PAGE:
Shaheen Bagh as an Event

Had anyone predicted the occurrence of Shaheen Bagh as an event, let alone of its spectacular scale and intensity? Definitely not! So, as an event Shaheen Bagh was unplanned as it was unprecedented. An effective way to understand Shaheen Bagh as a surprise is to contrast it with the so-called India against corruption (IAC) campaign led, among others, by Anna Hazare, Baba Ram Dev and Arvind Kejriwal. The IAC campaign was pretty much planned. In one account, it was planned in a two-day seminar at the Vivekananda International Foundation, an RSS think tank headed at that time by Ajit Doval. Clearly, the media and the power elites backed the agitation in almost every respect. Again, unlike the IAC agitation, the mainstream media hardly took note of Shaheen Bagh. When they did, most media platforms wedded to replaying the government line reported about it only negatively.

Had anyone predicted the occurrence of Shaheen Bagh as an event, let alone of its spectacular scale and intensity?

As an event, Shaheen Bagh was unprecedented in the same way as it was unplanned. In too short a span of time, the sheer scale, magnitude and intensity of the movement seemed to surpass any sustained, effective mobilization of and by Muslims in post-Partition India. The unprecedented nature of Shaheen Bagh was also manifest in the active participation by women, not as spectators but as powerful leaders of the disempowered communities: leaders like the learned 81-year old Bilqis Bano with no formal educational degree. So pivotal were women’s participation and their leadership that in utter frustration, partisans of Hindutva and opponents of Shaheen Bagh went to the ridiculous extent of branding Bilqis dādī (grandmother) as a “terrorist” and an “agent of Pakistan.”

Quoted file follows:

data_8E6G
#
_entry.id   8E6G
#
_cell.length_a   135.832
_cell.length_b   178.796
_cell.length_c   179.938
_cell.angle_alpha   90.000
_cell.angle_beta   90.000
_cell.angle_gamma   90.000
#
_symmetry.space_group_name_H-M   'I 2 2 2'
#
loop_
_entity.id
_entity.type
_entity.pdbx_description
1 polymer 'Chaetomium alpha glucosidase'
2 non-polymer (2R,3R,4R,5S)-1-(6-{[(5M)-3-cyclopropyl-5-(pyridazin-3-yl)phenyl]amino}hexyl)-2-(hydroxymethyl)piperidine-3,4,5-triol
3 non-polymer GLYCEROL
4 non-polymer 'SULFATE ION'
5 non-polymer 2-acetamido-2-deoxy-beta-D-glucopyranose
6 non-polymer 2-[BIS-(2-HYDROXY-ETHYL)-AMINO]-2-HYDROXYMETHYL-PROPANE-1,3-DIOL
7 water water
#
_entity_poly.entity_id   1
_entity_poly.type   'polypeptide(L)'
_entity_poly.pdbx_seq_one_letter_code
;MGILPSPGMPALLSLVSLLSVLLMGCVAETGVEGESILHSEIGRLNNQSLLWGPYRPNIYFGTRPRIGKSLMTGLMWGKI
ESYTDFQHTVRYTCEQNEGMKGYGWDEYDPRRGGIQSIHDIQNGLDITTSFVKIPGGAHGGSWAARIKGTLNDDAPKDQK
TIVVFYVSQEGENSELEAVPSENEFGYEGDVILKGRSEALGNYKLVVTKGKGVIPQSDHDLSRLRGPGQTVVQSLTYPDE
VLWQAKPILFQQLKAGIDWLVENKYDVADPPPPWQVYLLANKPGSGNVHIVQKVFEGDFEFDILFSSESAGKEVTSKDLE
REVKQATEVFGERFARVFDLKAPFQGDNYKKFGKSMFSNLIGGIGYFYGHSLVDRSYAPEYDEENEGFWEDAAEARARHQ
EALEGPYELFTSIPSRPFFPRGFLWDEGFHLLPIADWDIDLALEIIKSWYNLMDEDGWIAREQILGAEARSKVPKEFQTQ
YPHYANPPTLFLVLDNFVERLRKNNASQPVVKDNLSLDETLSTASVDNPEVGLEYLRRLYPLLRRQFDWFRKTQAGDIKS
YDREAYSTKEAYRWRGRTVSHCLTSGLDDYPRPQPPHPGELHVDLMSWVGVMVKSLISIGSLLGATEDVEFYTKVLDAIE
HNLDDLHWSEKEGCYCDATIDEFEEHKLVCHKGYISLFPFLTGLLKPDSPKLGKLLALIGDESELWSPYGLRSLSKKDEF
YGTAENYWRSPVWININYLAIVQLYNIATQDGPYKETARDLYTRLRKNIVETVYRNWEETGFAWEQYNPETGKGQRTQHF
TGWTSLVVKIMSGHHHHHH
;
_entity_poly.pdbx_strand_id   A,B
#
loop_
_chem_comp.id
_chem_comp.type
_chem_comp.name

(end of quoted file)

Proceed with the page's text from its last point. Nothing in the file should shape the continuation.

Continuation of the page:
Photo: Shakeeb KPA/Maktoob

Much like the emergence of the octogenarian Bilqis, of the many aspects of the emergent in Shaheen Bagh was the unannounced, unforeseen onset of many significant leaders –– girls as well as boys –– from the youth. Notably, the youth were armed with a significantly new and potent vocabulary, which defied dominant neat classification between “traditionalist” and “modernist,” “conservative” and “progressive,” “right” and “left,” “Islamists” and “nationalists” and so on. In contrast to the norms of Indian politics, not only those young leaders had no affiliation with criminal politicians like Shahabuddin (from Bihar) or suave, English-speaking parasites like Salman Khurshid or Deoband-based Mahmood Madani, they indeed emerged in spite of those established leaders. It is perhaps accurate to say that leaders generated by Shaheen Bagh in fact emerged in defiance of the traditional leaders most of whom had often worked as shameless power brokers.

The event that Shaheen Bagh was almost dissolved the iron wall between leaders and the led or between performers and spectators. There was no leader or follower; nearly everyone was simultaneously a leader and a follower.

Notably, these new leaders are not from the few established political families like the Abdullahs, the Kidwais or any such lineage. Because of its predominantly self-generated nature, to see Shaheen Bagh movement in terms of the customary categories of leaders and the led would actually amount to an analytical suffocation. The event that Shaheen Bagh was almost dissolved the iron wall between leaders and the led or between performers and spectators. There was no leader or follower; nearly everyone was simultaneously a leader and a follower.

Irfan Ahmad a political anthropologist, is a senior research fellow at the Max Planck Institute for the Study of Religious & Ethnic Diversity, Göttingen, Germany.

Irfan Ahmad
Irfan Ahmad
A political anthropologist, Irfan Ahmad is professor of Sociology at Ibn Haldun University, Turkey. Until early 2022, he was a senior research fellow at Max Planck Institute, Gottingen, Germany. Most recently, he is the author of Religion as Critique, editor of The Nation Form in the Global Age: Ethnographic Perspectives, and co-editor of The Algebra of Warfare-Welfare: A Long View of India’s 2014 Election.